A joyful noise
Partnership between SU Brass Ensemble and Hendricks Chapel hits all the right notes
Anyone who’s ever picked up a brass instrument is probably familiar with the famous Richard Strauss line: “Never look at the trombones; it only encourages them.”
Don’t be surprised, then, if James T. Spencer—an avowed fan of Romantic period music—is caught staring down the barrel of the low-brass section from his podium in Hendricks Chapel. Spencer not only plays trombone (and, for that matter, everything else in the brass family), but also writes for and directs the Syracuse University Brass Ensemble.
“All of us are familiar with Strauss’ epic brass writing, such as ‘Also sprach Zarathustra,’” says Spencer, during a recent rehearsal break in the historic chapel. “But he also composed some fantastic brass ensemble literature. Our arrangement of ‘Feierlicher Einzug’ [for brass and timpani] is one of our most-requested pieces during Commencement Weekend. When it came to low brass, Strauss knew what he was doing.”
Housed in The College of Arts and Sciences, SUBE exemplifies the University’s commitment to the creative and liberal arts. The group is made up of more than 40 brass players and percussionists, many of whom are doctors, lawyers, and teachers by day and semi-professional musicians by night. The group is committed to the core, as evidenced by the handful of people who come from as far as Ithaca and Herkimer, in almost any type of weather, for Monday night rehearsals at SU and to play some 15-20 concerts a year throughout the region. Recent performances have included world premieres by such luminaries as Robert Ward, Arthur Frackenpohl, and Joseph Downing; Fourth of July celebrations by Owasco Lake in Auburn; and special thematic programs, ranging from “Bach Fest” to “A Night at the Opera.”
Many of the concerts, says Spencer, are captured for posterity. He speculates that during the group’s 30-year history, more than 200 pieces have been professionally filmed or recorded or both. As a result, some enjoy a second life on WCNY TV and radio, as well as on the Internet. “When you count [WCNY announcers] Bill Baker and Bruce Paulsen as among your biggest fans, you should consider yourself lucky,” says Spencer, adding that Paulsen has become a regular fixture at SUBE events as an emcee, narrator, or singer. “Their support means everything to us.”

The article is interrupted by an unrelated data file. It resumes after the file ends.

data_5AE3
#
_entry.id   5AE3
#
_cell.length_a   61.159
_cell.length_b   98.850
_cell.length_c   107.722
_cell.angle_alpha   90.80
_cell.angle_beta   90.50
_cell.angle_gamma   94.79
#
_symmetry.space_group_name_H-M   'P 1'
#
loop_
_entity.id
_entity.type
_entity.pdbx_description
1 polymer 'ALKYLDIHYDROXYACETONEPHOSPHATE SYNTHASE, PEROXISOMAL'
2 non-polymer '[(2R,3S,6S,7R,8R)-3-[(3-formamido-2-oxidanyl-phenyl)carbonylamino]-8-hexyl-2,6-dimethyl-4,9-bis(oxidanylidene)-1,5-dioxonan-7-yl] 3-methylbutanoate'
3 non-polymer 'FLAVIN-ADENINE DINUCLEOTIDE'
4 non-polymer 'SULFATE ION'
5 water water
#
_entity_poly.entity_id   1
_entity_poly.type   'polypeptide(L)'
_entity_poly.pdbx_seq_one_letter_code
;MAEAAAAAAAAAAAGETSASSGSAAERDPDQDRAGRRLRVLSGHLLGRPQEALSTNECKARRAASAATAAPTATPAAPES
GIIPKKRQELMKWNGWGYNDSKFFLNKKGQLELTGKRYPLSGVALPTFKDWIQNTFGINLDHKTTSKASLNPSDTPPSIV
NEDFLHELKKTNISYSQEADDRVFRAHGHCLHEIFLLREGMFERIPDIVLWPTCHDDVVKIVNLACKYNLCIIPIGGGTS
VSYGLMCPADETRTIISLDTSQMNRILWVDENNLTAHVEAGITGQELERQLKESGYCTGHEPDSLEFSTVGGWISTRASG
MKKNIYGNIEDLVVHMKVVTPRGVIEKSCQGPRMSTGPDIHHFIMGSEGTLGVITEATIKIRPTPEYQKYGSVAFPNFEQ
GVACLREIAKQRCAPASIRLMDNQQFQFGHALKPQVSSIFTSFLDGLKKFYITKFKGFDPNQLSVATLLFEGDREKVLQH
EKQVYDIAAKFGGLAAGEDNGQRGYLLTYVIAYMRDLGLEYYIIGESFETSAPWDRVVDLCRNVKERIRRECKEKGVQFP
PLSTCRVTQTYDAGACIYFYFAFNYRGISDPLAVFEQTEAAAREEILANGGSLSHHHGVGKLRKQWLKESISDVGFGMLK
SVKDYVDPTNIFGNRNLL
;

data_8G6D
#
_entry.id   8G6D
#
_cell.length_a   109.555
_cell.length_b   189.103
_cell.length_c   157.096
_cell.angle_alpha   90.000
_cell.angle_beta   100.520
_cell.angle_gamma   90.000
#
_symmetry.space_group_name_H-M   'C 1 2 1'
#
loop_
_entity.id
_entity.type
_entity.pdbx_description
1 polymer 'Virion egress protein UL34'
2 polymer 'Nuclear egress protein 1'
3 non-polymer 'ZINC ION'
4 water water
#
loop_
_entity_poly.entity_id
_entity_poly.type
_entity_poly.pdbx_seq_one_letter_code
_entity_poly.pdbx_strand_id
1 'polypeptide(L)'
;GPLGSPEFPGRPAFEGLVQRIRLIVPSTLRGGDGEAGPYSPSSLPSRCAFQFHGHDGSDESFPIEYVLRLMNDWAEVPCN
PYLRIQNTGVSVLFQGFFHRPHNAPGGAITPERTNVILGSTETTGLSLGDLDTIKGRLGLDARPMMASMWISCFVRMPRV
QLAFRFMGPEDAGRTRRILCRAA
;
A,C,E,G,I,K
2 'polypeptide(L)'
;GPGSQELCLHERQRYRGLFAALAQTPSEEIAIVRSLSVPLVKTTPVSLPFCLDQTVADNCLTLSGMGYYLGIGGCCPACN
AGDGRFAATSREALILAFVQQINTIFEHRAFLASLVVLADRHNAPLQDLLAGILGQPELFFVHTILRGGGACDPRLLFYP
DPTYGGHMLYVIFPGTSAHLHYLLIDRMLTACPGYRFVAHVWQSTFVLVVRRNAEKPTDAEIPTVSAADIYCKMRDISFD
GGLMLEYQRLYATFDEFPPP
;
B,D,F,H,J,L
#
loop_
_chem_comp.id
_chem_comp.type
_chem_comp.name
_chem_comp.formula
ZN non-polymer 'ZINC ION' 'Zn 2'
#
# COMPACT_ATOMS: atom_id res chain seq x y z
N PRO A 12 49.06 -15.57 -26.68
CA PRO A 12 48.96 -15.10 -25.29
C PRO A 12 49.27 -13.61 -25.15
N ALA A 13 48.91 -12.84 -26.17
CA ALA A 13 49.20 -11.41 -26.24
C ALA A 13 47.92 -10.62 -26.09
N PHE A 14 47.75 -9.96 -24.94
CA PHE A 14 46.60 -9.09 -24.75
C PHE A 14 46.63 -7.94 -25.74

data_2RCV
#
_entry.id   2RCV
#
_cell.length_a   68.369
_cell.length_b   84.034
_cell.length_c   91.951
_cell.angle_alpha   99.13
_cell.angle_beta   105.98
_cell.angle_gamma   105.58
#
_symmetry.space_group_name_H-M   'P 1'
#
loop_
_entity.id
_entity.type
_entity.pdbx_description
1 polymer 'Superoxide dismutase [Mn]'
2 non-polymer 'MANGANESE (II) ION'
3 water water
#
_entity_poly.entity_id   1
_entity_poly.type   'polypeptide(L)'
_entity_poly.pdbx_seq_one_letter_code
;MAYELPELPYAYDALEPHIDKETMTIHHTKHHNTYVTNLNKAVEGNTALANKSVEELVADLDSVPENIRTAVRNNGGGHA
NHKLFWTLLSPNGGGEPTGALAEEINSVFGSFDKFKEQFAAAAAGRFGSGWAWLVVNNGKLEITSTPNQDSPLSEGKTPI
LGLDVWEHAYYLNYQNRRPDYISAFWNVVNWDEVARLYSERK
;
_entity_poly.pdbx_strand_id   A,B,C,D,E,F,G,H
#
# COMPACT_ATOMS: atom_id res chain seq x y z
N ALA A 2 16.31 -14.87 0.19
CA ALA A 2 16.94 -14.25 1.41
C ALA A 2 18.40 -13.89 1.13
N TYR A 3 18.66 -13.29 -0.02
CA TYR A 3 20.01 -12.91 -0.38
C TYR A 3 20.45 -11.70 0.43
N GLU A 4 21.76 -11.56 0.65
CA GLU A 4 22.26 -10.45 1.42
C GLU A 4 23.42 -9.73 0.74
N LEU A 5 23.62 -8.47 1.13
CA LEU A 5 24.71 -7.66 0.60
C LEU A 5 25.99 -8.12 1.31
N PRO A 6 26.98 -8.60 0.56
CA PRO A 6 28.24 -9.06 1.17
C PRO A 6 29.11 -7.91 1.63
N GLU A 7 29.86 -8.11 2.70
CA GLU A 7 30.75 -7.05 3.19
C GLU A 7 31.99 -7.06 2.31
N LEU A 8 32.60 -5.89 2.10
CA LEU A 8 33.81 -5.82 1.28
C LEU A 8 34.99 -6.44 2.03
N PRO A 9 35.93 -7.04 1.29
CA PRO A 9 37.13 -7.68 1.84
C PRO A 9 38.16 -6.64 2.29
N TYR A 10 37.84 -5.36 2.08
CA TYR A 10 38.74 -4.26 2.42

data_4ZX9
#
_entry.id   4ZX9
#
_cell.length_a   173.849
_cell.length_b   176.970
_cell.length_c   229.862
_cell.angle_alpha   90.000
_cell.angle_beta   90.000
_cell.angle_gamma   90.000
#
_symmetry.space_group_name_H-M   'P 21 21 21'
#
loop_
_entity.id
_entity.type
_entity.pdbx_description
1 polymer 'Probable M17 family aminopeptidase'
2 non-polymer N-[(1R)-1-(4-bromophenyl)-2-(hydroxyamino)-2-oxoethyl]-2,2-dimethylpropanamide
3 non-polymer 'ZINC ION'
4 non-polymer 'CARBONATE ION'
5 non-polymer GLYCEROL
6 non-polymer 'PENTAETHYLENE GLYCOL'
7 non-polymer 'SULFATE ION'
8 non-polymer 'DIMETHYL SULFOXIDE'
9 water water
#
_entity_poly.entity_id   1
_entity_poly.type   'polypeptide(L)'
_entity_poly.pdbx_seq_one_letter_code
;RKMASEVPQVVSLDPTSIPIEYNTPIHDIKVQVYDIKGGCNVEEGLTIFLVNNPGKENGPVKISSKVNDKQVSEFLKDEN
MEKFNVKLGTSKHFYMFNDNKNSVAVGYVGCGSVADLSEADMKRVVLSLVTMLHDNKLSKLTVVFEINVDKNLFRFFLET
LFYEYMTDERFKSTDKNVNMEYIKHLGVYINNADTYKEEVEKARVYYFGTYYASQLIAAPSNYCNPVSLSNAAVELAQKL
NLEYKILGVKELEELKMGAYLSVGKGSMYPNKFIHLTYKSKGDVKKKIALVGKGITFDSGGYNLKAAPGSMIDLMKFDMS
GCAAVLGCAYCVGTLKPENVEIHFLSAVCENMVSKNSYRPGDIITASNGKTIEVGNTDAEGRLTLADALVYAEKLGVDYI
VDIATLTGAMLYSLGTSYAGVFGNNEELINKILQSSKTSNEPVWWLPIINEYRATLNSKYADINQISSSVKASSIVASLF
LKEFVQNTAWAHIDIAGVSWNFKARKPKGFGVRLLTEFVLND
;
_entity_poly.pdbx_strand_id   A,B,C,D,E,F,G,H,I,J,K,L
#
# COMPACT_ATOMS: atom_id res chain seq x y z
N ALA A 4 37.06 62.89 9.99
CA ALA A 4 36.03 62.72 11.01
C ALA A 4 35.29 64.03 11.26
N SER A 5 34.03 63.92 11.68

The same may be said of George M. Langford and the Rev. Tiffany Steinwert, deans of The College and of Hendricks Chapel, respectively. “We wouldn’t be here without the enormous support and vision of Dean Langford,” says Spencer, a Meredith Professor in the Department of Chemistry and The College’s associate dean for science, mathematics, and research. “At the same time, we are privileged to be embraced by Dean Steinwert, as part of Hendricks Chapel’s mission of serving as portal into the wider community.”
He’s referring, of course, to “Holidays at Hendricks.” For more than 75 years, this concert has been one of SU’s most-anticipated holiday traditions. For SUBE, which joined the lineup more than a decade ago, after doing years of stand-alone concerts in the chapel, it’s arguably the highlight of their season. The program balances the traditional and contemporary with protean performances by SUBE, the Hendricks Chapel Choir and Handbell Ringers, the university organist, and various soloists.
Spencer credits Steinwert and John Warren—associate professor of music in the College of Visual and Performing Arts, as well as director of choral activities and conductor of the Hendricks Chapel Choir—for making the program diverse and accessible, without sacrificing aesthetics. “’Holidays at Hendricks’ is probably the high-water mark of our year because so much planning and preparation goes into it,” says Spencer, who personally arranges many of the pieces for the concert. “Everyone involved brings their ‘A’ game, and there’s rarely an empty seat in the house.”
Seven years ago, Spencer and Warren ratcheted it up a notch by involving WCNY. Their broadcasts of the concert—which, this past year, were picked up by sister stations in Utica and Watertown—are fast becoming another holiday tradition. So are “Holidays at Hendricks” DVDs, which often sell out in the SU Bookstore.
Although Warren is stepping down from his Hendricks Chapel post this summer, his legacy remains intact. “I will miss working with John. All of his hard work, passion, and creativity have helped make ‘Holidays at Hendricks’ into what it is today,” says Spencer. “At the same time, I am excited about working more closely with Dean Steinwert on this and other projects. I can’t think of a better place in which to make a ‘joyful noise.’”